A new report from the National Infrastructure Commission (NIC) argues that onshore wind power projects should be allowed to participate in the Contract for Difference (CfD) auction scheme again. Following a government decision in 2015, such projects were excluded from the second CfD auction in 2017.
When participating in the CfD auction process, operators make bids in terms of proposing a fixed cost per megawatt hour of electricity generation. Once a winning project goes online, operators are paid the difference between the agreed price and the market price. While this encourages electricity generators to invest in low-carbon technologies based on guaranteed returns, it also helps protect consumers from higher prices when wholesale electricity costs increase.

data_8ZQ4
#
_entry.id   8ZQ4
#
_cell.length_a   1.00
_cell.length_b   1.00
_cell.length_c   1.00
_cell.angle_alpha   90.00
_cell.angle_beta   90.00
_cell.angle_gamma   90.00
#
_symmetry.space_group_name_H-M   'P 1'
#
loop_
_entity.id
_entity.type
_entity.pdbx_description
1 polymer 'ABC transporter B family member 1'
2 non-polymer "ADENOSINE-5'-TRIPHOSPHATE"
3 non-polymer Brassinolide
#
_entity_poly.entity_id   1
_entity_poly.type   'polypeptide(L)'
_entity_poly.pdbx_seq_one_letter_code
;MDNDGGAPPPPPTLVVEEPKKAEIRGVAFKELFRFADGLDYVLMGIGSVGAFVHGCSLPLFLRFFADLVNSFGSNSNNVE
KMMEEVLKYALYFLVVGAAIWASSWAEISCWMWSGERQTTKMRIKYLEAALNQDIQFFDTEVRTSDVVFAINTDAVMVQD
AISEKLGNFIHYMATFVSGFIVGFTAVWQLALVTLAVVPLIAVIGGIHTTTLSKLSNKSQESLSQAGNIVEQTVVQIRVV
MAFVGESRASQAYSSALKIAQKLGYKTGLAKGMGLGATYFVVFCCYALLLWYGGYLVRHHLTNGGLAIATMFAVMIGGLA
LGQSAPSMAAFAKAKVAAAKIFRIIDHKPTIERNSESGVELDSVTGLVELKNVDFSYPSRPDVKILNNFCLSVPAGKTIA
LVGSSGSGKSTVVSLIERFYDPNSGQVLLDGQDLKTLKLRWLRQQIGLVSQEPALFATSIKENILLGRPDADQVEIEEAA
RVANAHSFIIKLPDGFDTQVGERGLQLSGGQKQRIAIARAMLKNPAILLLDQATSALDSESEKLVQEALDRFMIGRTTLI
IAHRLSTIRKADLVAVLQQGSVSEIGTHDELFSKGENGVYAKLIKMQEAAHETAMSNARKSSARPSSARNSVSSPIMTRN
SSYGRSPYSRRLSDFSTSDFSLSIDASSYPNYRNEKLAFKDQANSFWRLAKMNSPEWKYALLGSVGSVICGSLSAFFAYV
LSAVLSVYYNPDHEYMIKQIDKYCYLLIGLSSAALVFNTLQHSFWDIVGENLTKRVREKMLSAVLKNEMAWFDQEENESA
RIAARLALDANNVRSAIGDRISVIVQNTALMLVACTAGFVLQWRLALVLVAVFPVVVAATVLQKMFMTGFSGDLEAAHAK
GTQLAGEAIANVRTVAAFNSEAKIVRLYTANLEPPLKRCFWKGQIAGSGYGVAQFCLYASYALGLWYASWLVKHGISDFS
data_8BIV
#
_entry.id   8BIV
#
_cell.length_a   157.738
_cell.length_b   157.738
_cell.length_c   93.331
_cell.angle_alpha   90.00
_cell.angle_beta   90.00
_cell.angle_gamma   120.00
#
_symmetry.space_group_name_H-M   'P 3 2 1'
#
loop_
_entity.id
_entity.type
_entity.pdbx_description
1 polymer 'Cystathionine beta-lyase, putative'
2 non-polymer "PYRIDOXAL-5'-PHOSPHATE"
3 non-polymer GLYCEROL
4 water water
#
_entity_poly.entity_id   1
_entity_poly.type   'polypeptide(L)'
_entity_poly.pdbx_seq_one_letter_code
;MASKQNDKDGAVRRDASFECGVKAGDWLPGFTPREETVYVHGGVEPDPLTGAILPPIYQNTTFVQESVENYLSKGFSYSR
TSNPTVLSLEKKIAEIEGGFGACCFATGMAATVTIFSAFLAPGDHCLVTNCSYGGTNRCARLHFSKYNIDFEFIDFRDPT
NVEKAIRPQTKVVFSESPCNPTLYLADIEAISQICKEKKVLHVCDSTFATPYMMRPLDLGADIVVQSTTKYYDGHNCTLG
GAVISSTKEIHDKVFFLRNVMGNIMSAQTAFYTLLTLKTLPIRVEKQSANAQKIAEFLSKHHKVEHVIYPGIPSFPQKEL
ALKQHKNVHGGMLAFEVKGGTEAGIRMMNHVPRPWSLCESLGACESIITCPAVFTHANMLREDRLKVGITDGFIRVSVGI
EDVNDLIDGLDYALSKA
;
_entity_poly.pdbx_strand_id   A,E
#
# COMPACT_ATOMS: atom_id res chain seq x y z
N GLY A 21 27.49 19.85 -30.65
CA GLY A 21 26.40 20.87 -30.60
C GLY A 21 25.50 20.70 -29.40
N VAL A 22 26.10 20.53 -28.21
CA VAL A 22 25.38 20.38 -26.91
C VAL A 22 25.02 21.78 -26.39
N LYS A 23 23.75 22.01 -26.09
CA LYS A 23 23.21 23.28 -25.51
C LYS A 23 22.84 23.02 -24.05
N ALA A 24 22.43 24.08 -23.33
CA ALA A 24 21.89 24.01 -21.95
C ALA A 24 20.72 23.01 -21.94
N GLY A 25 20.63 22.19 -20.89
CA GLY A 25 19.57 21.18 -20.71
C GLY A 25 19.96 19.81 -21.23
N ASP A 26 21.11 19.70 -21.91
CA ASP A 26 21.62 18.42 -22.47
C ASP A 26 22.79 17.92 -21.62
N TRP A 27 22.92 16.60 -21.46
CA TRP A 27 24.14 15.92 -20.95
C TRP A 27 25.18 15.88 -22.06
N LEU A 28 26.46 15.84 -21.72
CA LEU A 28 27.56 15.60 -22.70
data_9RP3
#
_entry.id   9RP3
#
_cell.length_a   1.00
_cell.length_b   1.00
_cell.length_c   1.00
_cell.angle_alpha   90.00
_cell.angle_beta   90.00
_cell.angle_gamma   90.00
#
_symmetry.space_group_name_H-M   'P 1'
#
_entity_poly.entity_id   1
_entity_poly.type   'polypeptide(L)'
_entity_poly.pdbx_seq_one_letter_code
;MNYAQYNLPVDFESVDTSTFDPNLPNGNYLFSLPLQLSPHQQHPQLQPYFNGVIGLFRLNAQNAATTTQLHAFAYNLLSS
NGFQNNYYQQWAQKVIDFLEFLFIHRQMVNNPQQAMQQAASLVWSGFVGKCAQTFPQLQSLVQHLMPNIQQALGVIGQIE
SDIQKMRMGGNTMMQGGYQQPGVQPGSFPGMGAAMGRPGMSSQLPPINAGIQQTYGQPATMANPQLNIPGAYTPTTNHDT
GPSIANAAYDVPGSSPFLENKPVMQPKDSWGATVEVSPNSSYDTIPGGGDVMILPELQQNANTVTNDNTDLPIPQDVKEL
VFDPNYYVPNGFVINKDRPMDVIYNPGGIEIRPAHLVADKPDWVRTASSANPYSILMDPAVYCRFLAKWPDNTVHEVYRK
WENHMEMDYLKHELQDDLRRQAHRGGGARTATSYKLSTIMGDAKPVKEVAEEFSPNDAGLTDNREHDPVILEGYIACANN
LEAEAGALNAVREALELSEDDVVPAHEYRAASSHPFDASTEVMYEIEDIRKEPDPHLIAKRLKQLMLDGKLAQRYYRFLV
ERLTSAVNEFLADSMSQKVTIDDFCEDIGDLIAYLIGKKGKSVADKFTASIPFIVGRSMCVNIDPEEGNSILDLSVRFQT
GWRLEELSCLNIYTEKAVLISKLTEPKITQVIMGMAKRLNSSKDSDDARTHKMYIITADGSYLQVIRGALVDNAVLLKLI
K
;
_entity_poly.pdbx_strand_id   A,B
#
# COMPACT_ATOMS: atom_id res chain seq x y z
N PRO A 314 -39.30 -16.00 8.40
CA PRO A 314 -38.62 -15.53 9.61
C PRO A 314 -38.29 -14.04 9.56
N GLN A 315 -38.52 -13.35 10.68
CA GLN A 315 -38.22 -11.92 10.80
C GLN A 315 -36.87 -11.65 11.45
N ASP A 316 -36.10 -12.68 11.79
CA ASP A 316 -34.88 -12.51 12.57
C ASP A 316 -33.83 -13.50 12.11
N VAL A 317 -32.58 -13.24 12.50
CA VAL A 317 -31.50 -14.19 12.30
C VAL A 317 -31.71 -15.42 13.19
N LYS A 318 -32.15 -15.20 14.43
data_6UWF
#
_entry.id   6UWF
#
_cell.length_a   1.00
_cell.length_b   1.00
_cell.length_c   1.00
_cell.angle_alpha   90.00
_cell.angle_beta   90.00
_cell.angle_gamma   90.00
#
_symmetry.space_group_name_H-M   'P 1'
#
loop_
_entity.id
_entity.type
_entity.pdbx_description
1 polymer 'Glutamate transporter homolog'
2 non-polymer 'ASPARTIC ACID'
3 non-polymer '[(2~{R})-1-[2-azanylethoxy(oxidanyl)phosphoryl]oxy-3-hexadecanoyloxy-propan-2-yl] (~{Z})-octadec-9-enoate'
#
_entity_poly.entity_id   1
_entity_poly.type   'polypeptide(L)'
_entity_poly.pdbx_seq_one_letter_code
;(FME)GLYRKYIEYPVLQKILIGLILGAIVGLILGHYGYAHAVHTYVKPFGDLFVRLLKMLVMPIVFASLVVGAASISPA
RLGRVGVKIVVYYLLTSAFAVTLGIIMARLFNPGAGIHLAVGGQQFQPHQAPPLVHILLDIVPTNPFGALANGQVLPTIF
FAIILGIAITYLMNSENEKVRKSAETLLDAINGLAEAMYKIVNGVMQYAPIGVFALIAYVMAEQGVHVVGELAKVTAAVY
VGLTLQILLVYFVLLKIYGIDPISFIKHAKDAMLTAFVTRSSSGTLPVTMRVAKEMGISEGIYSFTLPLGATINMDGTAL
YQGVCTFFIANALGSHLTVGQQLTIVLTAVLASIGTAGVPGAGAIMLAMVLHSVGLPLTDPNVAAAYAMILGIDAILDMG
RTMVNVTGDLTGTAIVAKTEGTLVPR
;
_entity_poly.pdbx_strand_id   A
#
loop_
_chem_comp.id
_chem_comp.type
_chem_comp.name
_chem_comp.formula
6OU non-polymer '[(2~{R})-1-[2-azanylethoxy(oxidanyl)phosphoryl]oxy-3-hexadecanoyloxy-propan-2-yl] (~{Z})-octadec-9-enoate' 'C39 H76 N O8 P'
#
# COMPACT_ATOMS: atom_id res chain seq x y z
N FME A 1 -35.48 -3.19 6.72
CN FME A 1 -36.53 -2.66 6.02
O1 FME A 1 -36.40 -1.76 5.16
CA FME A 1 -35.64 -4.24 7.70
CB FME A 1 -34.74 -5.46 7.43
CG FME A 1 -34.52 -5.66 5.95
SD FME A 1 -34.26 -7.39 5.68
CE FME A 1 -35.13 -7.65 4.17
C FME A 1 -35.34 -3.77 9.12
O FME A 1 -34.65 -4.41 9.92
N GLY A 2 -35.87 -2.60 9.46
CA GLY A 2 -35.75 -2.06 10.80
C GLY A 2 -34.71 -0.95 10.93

While both offshore and onshore wind power have benefited from advances such as cheaper production, advanced lubricants like those from Mobil UK stockists, and larger turbines, onshore wind power is believed to offer the best value for consumers. Many even believe well-placed onshore windfarms could effectively operate subsidy free, with guaranteed pricing only being needed to protect generators from volatile wholesale prices
The NIC report also proposes raising the country’s 2030 target for renewable electricity generation from 30% to 50%, with a long-term aim of reaching 70¬–80% by mid-century. It also highlights how strict planning regulations could also hinder the progress of onshore wind power in England.
The government must now issue a response to the report within six months, although it is not obliged to implement its recommendations.